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Agreeing to work with John Schlesinger on Sunday, Bloody Sunday


Elizabeth Taylor: The perfect professional
Billy Williams Film-maker
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Many times in my career I've had to work with... with beautiful women who are in their 40's and they want to look 10 or 15 years younger, and... and you have to do it by a combination of good make-up and hair, the right wardrobe, choosing the right lenses, diffusion, but principally the lighting, where you put the light, and since those days... you know, once I started working with... with very well known actors and actresses who, you know, wanted to look right, I would make a point of... of when they were... say the... during the test, the day of tests, going... going into the make-up and taking a little lamp with me and talking to them about how they would like to look and what was their best side, and anything they were worried about, with the make-up person present, just the three of us, and I'd move around with the hand-held lamp and see what happened with the light in different directions. It's amazing just how much you learn about the different configurations of the face, the good points, the bad points, the good side and the bad side that's not so good.

So I'd kind of make... keep mental notes of... of where was the best place for the light to be and so that whenever one started to get in close, I'd make sure that they had the best possible light. Sometimes when you're in wide shot you can't maintain that degree of... of finesse because you have a lot of other considerations as well. So that usually as.... because particularly with someone like Elizabeth [Taylor], when you're getting closer you re-light the shot a little bit, take a bit of time to improve things, and that's... well, it was in those days, accepted as... as being important because she was the money, she was selling the picture. So it was... it was really great fun working with her. The other thing that... that I... really impressed me about Elizabeth was that, although she might come on the set rather late, she knew exactly what she had to do and we would do one... one final rehearsal once she came on set, and then we'd shoot and take one would always be perfect. She was absolutely spot-on with her lines, her marks, whatever props she was handling, whatever the timing was, it was absolutely spot-on and she would carry on being perfect for about three or four takes. Now if she was playing a scene with someone who took some time to warm up, as some actors do; not... not all actors hit it first take, some actors take three or four takes before they really get into it and then it starts to happen. But, of course, if you're in a two shot and... and you've got one actor like Elizabeth who's there from the... from the first moment and someone else who's not, it can be a bit of a problem.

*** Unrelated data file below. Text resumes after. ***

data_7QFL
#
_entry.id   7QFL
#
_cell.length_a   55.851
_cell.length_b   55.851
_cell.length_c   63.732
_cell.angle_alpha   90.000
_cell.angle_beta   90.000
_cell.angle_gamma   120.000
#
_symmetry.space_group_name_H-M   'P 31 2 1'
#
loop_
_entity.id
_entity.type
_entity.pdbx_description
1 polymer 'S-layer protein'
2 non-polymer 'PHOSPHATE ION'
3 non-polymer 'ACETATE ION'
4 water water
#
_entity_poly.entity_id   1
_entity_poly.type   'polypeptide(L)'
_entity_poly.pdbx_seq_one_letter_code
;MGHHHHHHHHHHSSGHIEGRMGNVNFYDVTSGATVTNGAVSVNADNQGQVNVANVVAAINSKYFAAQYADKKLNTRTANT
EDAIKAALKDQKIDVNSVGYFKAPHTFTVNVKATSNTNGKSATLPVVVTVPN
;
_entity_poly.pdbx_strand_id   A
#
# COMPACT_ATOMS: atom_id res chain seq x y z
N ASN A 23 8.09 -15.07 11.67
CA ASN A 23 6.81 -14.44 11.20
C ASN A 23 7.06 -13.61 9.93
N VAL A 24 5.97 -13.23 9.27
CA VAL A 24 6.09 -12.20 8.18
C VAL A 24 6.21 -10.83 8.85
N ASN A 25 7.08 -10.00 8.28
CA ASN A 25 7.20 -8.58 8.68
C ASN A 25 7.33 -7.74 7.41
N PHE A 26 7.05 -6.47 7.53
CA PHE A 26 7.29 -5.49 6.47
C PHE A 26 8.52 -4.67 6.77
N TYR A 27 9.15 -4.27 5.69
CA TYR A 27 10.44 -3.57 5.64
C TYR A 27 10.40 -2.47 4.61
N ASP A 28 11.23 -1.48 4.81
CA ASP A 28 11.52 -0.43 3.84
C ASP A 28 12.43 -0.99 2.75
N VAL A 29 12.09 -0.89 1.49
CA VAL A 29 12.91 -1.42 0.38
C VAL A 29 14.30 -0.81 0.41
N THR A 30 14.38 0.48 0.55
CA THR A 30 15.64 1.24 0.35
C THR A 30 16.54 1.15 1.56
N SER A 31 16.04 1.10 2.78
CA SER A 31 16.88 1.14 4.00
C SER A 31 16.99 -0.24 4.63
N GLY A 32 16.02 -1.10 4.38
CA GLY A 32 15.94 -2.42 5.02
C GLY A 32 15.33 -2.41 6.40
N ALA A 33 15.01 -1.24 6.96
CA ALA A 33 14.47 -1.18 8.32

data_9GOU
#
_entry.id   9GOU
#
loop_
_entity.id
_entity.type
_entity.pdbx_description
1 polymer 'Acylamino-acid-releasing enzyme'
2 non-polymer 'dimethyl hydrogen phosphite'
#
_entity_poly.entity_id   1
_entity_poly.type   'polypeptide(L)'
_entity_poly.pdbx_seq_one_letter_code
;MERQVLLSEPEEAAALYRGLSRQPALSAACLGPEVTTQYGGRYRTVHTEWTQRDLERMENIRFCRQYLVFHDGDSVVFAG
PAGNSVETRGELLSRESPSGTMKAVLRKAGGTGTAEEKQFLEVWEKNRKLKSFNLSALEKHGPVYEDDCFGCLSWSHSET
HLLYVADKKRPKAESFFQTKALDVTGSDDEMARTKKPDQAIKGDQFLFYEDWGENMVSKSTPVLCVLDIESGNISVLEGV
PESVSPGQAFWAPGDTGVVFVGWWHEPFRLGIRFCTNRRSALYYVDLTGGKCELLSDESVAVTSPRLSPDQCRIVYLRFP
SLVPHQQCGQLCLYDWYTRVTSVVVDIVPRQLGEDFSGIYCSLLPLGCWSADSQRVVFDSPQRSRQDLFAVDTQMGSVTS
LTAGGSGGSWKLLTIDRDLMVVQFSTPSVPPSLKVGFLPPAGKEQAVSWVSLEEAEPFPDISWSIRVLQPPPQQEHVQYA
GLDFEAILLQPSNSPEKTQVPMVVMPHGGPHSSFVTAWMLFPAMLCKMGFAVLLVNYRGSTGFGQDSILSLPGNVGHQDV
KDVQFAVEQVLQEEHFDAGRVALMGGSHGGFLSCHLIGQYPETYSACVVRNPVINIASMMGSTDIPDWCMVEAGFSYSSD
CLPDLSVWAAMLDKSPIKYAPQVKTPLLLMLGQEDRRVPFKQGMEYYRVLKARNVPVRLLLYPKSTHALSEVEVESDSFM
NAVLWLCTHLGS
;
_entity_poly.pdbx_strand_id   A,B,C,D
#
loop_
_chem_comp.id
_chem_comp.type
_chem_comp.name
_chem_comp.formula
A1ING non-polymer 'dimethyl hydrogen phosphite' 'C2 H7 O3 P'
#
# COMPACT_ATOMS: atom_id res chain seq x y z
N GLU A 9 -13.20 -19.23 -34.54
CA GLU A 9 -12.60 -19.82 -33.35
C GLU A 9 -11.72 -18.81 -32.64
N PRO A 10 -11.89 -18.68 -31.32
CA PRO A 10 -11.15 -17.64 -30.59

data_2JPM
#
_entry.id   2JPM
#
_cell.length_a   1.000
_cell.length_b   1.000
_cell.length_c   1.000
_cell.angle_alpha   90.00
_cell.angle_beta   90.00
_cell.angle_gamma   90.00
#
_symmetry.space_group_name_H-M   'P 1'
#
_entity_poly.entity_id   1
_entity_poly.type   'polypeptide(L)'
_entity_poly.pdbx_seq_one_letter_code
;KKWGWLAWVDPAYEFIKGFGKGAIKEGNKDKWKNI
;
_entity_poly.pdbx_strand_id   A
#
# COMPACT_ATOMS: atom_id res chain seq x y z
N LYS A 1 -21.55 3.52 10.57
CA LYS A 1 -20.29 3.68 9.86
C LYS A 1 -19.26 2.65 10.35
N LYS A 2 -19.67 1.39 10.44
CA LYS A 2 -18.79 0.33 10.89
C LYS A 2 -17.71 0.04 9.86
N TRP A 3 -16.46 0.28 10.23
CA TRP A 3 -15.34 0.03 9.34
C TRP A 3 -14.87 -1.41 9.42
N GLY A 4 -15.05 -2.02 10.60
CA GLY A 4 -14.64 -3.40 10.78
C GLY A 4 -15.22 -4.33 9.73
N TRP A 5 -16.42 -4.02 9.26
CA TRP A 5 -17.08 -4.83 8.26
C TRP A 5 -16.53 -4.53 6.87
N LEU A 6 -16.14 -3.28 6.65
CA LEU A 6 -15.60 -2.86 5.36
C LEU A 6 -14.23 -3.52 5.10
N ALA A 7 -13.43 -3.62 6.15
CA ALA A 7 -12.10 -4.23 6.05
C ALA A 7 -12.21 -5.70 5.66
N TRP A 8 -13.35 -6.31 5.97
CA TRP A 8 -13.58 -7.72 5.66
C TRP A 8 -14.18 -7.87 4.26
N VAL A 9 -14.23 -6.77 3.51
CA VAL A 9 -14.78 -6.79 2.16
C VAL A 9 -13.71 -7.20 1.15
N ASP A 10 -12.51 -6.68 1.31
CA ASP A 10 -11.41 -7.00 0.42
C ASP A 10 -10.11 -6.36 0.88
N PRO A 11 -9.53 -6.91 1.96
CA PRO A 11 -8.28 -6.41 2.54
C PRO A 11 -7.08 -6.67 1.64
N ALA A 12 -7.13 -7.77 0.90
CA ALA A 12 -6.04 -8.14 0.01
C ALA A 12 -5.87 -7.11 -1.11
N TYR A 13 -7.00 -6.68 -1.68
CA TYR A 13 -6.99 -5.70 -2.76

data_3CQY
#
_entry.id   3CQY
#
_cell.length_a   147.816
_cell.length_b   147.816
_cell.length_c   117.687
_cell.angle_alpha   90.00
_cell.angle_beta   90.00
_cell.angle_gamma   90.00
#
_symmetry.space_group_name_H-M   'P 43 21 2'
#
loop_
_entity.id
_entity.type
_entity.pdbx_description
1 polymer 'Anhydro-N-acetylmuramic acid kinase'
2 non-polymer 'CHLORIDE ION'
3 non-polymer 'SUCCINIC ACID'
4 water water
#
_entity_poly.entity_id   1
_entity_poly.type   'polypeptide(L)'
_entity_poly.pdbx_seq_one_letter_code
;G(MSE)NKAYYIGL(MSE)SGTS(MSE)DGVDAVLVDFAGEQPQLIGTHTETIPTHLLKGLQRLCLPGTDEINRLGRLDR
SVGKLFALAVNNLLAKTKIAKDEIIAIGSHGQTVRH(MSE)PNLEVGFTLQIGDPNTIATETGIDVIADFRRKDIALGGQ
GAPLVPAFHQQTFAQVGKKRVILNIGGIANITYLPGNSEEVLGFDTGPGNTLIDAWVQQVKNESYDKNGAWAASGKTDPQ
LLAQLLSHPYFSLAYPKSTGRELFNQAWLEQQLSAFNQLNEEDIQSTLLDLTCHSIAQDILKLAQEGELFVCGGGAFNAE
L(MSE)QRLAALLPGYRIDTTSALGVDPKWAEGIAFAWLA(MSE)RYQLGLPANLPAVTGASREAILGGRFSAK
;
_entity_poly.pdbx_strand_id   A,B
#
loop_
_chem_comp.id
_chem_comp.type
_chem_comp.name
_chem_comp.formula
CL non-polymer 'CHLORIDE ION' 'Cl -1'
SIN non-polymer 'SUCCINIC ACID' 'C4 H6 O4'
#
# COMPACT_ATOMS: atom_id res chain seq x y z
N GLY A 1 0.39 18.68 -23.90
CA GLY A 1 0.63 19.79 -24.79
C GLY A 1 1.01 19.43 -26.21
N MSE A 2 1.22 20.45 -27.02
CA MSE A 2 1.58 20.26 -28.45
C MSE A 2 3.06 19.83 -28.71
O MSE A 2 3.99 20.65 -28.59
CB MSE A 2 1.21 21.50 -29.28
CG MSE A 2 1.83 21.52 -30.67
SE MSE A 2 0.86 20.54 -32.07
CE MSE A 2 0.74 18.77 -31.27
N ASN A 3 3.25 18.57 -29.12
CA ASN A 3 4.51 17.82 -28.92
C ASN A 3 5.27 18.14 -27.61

But we didn't have that because we had Michael Caine; he... he's always good. You know, Michael's very, very dependable and consistent. But we also had a smaller part actor called Billy Dean who'd been a... a stand-up comic and he'd never appeared in a movie before, and they cast him as a police inspector and he has quite a few scenes with Elizabeth, and he couldn't always get his lines right and he'd got one line that he had to say... he was... he was sort of enquiring about someone and he... his line was: 'How old was he, would you say?' And he couldn't get it right and he kept saying: 'How old was he... would you say... how old was he, would you say he was?' He just couldn't get this line right you see, and in the end it became a bit of a laugh, but, of course, it didn't help Elizabeth, but one gets around it by cutting. But she was a delight... and I was later to do another picture with her where she was... she was equally good fun.

Billy Williams, London-born cinematographer Billy Williams gained his first two Oscar nominations for the acclaimed “Women in Love” and “On Golden Pond”. His third nomination, which was successful, was for the epic “Gandhi”. He was President of the British Society of Cinematographers, and was awarded the Camera Image Festival’s Lifetime Achievement Award in 2000.

Listeners: Neil Binney

Neil Binney began working as a 'clapper boy' in 1946 on spin-off films from steam radio such as "Dick Barton". Between 1948-1950 he served as a Royal Air Force photographer. From 1950 he was a Technicolor assistant technician working on films such as John Ford's "Mogambo" (photographed by Freddie Young), Hitchcock's "The Man Who Knew Too Much" (Bob Burke), and Visconti's "Senso" (G.R. Aldo/B. Cracker). As a camera assistant he worked on "Mind Benders", "Billy Liar" and "This Sporting Life". Niel Binney became a camera operator in 1963 and worked with, among others, Jack Cardiff, Fred Tammes and Billy Williams. He was elected associate member of the British Society of Cinematographers in 1981 and his most recent credits include "A Fish Called Wanda" and "Fierce Creatures".

Duration: 4 minutes, 19 seconds

Date story recorded: September 2003

Date story went live: 24 January 2008